Heritage Projects

Unravelling Barton Ropery

The Ropewalk Heritage Project 2007

ropeworks  familyties

The Ropery played a crucial role in the industrial development of Barton and impacted on the lives of many employees and their families. But the story of Hall’s Barton Ropery has previously been told only through the company’s official publications.

With funding from the heritage lottery fund, Unravelling Barton Ropery was set up to research the 200 year history of the company and document the personal testimony of ropery workers.

Two publications have been produced: Ropeworks traces the historical development of the Ropery; Family Ties tells the recent history of Barton Ropery through the personal recollections of people who worked there. Education materials have been developed to allow children to interpret the site’s industrial heritage and to complement the Ropewalk’s arts education programme. The heritage exhibition has been redesigned to incorporate this new research and improve visitor’s appreciation and enjoyment of the site.

Project Staff:

Jane Dowden – Education Researcher.

Will Fenton – Researcher and author of Ropeworks.

Nick Triplow – Oral history researcher and author of Family Ties.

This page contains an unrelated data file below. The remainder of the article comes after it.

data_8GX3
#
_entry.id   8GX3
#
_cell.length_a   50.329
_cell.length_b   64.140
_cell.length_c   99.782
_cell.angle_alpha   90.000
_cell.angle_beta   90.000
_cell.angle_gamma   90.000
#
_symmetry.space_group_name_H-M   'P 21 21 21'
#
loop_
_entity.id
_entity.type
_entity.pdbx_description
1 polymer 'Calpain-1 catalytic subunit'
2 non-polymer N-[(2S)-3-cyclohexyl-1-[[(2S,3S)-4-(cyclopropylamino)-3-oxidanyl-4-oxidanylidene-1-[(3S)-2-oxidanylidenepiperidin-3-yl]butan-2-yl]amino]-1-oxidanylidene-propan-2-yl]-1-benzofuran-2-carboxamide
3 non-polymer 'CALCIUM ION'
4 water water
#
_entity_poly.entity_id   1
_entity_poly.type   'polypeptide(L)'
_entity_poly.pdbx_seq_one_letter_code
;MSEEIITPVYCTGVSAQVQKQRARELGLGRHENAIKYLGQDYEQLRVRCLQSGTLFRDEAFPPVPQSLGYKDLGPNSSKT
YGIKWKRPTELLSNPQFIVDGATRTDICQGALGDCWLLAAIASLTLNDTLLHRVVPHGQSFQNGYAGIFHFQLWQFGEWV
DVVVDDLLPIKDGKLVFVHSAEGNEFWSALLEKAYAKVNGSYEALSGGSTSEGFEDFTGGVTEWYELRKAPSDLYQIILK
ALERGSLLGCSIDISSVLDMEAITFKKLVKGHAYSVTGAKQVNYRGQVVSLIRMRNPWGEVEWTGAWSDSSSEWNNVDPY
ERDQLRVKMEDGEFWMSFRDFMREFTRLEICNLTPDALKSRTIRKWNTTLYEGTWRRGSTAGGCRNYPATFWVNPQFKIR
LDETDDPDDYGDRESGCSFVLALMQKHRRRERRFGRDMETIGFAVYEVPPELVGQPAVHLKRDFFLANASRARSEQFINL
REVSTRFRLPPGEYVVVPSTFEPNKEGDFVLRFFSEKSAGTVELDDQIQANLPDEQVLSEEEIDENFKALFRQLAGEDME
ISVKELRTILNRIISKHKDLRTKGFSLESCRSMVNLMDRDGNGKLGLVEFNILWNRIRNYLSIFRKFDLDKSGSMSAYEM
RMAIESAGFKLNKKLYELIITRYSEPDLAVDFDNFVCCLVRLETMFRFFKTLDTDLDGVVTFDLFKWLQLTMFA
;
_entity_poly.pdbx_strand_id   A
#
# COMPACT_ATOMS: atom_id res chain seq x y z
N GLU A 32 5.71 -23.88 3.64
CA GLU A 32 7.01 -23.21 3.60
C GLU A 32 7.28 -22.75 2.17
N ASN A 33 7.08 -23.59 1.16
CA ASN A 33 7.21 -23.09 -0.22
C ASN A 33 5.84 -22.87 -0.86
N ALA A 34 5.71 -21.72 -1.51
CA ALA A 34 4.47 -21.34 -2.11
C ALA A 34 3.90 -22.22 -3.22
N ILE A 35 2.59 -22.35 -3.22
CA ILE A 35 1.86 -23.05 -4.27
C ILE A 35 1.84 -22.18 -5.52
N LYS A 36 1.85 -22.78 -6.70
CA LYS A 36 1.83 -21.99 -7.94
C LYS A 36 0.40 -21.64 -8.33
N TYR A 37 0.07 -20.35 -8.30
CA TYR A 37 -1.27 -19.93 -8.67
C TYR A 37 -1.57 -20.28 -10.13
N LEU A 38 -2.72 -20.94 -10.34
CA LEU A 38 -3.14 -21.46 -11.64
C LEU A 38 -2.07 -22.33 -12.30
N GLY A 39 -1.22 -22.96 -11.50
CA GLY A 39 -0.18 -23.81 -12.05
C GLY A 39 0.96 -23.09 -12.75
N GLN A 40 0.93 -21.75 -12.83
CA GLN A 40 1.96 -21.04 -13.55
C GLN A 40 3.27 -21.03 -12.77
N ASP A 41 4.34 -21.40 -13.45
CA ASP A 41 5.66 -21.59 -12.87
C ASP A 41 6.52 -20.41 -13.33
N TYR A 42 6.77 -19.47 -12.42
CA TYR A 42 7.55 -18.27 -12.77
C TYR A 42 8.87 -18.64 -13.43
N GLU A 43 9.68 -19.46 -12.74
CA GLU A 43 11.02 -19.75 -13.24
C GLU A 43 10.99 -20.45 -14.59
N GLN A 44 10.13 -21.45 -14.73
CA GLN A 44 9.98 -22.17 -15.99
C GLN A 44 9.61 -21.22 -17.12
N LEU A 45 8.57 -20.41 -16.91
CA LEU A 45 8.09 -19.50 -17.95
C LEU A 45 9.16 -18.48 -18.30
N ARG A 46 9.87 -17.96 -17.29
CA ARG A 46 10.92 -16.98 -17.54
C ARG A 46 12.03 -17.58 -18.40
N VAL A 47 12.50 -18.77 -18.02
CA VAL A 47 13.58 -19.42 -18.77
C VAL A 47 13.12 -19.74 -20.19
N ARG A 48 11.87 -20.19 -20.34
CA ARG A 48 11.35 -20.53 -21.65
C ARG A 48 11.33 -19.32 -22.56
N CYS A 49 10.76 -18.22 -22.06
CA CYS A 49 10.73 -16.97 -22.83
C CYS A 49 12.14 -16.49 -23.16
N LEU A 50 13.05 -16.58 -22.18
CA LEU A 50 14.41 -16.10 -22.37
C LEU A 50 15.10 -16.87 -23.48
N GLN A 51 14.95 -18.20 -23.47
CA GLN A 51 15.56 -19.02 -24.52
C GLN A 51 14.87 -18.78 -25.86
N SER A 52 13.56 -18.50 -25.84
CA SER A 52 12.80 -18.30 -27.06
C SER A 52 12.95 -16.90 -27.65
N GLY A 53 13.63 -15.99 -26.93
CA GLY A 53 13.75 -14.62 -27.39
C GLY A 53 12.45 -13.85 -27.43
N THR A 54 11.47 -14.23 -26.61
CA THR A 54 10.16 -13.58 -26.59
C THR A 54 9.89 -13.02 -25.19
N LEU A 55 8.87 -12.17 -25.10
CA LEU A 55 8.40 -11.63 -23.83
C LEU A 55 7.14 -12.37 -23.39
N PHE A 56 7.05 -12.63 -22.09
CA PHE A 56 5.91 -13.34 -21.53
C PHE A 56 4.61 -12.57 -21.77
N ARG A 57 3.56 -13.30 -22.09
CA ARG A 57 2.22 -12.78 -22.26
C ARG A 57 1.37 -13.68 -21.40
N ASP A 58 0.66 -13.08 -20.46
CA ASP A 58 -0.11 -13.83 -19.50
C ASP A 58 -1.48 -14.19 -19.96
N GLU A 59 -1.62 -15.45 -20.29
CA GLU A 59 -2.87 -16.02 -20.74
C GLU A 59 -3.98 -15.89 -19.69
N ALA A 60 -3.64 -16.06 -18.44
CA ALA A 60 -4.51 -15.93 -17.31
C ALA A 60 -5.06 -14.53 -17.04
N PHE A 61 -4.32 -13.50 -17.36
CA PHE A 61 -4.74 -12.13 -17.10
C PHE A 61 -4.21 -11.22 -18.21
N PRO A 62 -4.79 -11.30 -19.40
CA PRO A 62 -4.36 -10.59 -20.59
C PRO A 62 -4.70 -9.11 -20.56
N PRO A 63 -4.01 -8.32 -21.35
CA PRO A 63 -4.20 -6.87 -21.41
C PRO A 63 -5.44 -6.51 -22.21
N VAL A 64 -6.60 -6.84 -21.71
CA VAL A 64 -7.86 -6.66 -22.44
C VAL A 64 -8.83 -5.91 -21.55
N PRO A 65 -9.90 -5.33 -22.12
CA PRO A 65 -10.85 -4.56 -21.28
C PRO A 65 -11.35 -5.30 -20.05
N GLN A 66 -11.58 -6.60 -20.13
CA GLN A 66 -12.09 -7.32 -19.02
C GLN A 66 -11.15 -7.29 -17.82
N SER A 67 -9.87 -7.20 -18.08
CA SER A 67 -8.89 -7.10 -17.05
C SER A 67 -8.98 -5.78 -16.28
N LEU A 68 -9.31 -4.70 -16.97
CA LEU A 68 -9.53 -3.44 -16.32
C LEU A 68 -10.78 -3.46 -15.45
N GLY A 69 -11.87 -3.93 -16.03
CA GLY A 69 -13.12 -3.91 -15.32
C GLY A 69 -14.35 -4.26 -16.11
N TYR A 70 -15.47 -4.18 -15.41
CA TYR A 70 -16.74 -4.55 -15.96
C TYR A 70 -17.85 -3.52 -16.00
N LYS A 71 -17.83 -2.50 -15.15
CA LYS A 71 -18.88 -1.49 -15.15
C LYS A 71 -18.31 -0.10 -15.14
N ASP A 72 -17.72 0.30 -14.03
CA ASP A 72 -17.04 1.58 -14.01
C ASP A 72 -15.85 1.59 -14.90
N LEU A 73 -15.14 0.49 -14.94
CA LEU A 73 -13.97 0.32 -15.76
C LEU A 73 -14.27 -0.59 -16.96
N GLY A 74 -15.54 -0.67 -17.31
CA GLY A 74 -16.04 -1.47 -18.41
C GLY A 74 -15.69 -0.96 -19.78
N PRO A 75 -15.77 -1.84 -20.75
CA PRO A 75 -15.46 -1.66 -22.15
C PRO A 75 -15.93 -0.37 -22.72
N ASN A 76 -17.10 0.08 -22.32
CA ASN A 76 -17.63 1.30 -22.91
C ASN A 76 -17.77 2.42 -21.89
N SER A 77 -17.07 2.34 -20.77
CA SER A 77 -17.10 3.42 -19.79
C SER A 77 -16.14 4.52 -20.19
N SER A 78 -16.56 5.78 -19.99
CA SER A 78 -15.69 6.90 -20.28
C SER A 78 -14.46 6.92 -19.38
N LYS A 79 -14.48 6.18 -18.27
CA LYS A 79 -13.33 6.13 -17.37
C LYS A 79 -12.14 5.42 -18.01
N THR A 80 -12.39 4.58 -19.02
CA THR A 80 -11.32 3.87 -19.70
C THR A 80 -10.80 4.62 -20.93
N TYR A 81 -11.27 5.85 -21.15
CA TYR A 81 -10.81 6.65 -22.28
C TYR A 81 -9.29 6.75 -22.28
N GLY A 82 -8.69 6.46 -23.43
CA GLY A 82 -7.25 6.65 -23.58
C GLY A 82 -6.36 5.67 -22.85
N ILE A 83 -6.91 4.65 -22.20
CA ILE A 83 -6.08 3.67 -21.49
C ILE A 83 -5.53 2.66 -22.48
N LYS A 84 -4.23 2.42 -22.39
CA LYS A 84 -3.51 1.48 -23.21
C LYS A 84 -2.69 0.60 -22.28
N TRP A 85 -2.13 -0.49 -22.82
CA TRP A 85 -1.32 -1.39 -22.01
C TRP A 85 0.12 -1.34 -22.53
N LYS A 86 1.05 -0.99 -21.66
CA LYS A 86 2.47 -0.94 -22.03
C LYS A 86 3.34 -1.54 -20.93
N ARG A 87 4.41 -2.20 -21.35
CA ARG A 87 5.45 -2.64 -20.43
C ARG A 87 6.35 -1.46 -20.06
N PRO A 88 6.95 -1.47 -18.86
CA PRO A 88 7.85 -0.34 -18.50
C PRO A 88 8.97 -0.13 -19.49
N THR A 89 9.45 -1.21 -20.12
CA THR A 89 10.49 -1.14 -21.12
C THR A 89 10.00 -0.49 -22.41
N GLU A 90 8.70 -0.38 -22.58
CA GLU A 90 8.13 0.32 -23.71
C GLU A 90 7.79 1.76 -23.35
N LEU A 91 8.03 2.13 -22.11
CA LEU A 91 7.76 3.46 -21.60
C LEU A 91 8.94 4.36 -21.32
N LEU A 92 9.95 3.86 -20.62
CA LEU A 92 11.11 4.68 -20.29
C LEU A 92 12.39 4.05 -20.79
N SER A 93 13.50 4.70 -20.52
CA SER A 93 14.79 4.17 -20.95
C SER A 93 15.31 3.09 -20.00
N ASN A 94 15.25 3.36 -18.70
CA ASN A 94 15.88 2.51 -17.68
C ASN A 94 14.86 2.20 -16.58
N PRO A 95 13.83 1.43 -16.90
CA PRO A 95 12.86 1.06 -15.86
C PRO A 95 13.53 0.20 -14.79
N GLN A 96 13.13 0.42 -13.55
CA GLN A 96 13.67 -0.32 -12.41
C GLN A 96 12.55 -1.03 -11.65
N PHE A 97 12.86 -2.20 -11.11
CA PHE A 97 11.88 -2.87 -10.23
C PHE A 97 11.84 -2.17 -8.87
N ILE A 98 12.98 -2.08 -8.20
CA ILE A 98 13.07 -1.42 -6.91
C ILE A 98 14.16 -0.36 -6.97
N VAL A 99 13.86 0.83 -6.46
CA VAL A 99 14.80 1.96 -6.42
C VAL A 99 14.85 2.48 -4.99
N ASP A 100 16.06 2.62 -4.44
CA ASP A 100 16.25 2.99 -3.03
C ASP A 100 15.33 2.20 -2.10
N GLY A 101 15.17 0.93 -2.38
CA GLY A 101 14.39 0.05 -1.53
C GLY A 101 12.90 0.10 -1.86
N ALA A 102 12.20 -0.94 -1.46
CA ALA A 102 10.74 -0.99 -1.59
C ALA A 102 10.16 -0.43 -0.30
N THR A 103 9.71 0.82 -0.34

Ian Wolseley – Project Manager.


archive 3
Archive Project May 2011-April 2012

In September 2011 The Ropewalk became a fully accredited museum  thanks to support from  Madi Grout, Collections Assistant (Decorative Arts) with North Lincolnshire Museum Service as appointed Curatorial Advisor and Jaane Rowehl, the Museum Development Officer based at The Treasure House, Beverley. Following on from that  an award of £50,000 from HLF was made in 2011 for development of The Ropewalk archive.  Heritage Officer, Jonathan Holt, was appointed on 1st May 2011 for a one year post, to undertake the work.

Jonathon has now completed the archiving of all the material in store as well as other material which was retrieved from Rodney Clapson.

There is now a dedicated area in The Ropewalk for the archives and there has been an exhibition which places Hall’s Barton Ropery in a historical context and examines the life of the people who worked there.